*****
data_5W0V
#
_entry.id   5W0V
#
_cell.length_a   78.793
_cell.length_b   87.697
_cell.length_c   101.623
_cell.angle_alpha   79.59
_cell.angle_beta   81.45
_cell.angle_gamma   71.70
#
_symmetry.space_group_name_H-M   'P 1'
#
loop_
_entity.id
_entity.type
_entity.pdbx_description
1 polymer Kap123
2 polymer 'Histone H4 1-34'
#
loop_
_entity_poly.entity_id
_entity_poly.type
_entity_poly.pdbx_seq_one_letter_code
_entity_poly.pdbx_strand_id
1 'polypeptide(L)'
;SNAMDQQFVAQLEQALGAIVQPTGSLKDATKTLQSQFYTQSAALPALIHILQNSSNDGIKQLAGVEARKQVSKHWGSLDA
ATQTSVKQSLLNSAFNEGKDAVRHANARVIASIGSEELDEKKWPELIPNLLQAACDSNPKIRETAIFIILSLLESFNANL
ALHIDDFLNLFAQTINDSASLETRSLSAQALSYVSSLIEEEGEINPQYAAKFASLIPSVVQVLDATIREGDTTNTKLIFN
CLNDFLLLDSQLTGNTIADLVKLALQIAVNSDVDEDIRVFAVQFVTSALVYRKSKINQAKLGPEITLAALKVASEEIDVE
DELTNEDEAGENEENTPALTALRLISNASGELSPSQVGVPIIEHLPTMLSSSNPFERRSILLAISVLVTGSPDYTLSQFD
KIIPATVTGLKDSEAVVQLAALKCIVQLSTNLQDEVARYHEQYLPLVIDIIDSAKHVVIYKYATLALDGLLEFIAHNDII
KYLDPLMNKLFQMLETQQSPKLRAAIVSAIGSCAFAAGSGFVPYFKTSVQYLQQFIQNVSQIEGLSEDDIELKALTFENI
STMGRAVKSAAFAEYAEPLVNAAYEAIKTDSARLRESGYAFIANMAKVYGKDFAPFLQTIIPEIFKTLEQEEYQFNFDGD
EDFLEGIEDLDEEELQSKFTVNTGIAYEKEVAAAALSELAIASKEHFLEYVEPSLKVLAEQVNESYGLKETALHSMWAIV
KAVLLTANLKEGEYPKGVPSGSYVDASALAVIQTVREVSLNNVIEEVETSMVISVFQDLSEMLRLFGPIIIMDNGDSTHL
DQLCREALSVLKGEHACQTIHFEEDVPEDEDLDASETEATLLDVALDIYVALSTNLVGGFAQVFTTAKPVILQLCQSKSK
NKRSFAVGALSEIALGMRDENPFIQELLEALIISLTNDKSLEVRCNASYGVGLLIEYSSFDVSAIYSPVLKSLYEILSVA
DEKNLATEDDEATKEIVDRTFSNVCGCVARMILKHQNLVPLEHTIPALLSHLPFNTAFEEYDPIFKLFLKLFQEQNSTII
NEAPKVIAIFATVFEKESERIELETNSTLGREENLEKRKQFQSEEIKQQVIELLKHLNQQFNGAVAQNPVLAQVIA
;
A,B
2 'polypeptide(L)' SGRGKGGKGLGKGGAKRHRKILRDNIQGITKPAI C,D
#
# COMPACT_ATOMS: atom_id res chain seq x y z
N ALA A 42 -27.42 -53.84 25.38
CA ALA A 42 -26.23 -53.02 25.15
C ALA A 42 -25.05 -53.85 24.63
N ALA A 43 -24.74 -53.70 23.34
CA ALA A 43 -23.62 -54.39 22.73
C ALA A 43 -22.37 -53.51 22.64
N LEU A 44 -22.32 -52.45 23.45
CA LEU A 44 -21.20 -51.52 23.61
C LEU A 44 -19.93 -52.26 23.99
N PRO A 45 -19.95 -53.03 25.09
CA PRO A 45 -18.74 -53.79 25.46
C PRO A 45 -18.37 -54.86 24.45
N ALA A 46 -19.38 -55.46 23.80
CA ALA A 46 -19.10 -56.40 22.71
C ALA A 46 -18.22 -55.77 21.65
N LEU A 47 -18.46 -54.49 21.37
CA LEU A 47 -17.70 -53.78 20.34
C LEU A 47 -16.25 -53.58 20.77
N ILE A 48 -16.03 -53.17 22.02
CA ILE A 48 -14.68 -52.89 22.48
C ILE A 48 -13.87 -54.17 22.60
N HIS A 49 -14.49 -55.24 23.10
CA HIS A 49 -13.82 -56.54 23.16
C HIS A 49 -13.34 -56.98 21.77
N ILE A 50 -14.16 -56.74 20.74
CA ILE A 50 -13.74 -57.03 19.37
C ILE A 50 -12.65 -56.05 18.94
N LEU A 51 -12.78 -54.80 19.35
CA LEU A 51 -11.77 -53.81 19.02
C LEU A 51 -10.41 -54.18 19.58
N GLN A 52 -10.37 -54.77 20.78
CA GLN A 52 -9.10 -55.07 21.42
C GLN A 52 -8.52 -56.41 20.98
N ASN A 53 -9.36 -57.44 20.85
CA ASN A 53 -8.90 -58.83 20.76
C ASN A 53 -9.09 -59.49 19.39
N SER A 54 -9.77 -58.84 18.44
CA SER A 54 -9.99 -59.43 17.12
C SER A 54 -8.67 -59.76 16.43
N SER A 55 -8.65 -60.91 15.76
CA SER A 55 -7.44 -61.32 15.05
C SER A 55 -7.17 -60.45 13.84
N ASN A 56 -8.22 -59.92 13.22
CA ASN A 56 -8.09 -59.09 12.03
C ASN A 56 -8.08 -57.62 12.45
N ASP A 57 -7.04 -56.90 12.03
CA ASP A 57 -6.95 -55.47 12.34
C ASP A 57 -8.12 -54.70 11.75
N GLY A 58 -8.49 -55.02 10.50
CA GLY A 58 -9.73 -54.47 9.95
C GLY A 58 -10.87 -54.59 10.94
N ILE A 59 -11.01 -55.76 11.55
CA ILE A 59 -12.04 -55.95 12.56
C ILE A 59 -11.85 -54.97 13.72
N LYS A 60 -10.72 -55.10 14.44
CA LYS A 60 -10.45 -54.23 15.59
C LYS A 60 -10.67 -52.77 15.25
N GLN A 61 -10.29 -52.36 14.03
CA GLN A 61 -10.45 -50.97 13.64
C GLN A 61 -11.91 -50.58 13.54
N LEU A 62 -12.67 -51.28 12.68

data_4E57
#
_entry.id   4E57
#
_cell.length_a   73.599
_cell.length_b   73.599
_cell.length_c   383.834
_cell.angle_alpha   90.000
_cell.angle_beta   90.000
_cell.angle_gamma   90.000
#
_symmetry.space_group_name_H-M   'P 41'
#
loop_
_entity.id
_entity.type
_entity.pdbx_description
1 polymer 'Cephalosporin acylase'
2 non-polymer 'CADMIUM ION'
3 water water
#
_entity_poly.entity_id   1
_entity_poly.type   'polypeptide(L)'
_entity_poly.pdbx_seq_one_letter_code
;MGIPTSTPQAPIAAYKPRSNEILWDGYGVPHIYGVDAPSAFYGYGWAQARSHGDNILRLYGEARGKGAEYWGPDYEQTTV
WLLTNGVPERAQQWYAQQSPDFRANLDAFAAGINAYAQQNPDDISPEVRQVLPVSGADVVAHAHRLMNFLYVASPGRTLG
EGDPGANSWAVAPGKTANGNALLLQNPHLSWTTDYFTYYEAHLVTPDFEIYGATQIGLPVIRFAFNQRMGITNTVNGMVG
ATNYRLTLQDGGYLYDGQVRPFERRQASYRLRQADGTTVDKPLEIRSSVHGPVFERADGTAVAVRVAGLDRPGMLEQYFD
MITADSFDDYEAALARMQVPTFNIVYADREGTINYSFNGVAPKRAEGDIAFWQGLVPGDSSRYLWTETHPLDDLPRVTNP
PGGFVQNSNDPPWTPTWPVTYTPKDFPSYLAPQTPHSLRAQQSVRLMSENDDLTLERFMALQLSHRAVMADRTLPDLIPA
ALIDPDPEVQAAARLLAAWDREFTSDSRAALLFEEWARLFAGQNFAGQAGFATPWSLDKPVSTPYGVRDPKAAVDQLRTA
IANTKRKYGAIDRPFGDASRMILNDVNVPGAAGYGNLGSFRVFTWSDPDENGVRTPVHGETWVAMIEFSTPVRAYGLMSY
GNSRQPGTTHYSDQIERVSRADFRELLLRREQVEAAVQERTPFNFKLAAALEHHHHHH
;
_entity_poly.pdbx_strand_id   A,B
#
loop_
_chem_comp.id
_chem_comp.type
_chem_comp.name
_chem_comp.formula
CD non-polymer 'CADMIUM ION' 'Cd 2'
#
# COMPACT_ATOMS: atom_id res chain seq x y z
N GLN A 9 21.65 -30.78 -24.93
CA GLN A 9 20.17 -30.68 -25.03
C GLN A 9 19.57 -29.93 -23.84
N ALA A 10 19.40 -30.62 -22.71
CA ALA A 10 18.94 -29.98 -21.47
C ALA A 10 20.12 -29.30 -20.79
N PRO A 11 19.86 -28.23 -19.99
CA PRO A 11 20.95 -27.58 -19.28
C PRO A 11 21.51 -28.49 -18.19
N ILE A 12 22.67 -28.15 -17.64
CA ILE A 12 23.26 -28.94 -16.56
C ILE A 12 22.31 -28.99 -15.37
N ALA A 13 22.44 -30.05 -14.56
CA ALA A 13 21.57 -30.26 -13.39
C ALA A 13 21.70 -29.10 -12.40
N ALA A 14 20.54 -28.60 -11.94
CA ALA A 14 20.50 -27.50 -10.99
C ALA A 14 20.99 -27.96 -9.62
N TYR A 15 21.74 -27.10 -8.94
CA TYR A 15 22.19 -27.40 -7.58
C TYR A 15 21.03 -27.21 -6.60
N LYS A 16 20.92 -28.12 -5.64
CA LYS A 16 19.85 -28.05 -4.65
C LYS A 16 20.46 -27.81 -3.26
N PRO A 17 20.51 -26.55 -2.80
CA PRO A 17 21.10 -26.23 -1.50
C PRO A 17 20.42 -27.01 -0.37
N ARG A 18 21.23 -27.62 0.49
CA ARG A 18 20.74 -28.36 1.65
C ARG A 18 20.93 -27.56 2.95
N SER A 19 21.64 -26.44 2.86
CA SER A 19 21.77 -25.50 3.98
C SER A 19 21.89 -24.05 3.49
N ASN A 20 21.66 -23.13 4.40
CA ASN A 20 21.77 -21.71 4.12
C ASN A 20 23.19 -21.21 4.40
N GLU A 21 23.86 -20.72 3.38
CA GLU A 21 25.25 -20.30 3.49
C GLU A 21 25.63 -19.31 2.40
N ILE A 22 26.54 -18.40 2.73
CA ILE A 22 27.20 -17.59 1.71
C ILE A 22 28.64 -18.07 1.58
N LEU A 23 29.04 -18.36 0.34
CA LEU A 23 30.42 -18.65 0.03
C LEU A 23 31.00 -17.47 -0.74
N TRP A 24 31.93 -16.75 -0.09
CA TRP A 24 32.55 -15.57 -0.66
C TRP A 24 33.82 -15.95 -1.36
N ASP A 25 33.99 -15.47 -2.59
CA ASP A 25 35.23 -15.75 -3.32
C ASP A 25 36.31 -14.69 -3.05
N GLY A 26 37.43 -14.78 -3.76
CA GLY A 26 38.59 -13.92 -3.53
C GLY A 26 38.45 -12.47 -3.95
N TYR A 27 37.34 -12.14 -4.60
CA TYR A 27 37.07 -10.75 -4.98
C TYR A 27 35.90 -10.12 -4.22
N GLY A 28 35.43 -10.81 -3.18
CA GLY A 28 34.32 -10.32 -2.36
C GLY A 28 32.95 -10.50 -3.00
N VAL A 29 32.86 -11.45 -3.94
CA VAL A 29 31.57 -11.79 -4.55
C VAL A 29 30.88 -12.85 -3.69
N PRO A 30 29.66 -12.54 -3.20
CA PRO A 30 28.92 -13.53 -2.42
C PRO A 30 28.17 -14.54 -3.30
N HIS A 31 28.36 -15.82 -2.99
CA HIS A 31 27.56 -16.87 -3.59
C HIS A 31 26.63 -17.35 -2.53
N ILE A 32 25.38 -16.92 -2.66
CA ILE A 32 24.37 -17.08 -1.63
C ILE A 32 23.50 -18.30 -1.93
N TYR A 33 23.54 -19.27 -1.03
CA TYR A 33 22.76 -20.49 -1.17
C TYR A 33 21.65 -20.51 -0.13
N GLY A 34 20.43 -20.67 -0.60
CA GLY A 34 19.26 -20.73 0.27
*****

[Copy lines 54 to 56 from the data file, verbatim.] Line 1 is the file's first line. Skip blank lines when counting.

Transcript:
C LEU A 44 -19.93 -52.26 23.99
N PRO A 45 -19.95 -53.03 25.09
CA PRO A 45 -18.74 -53.79 25.46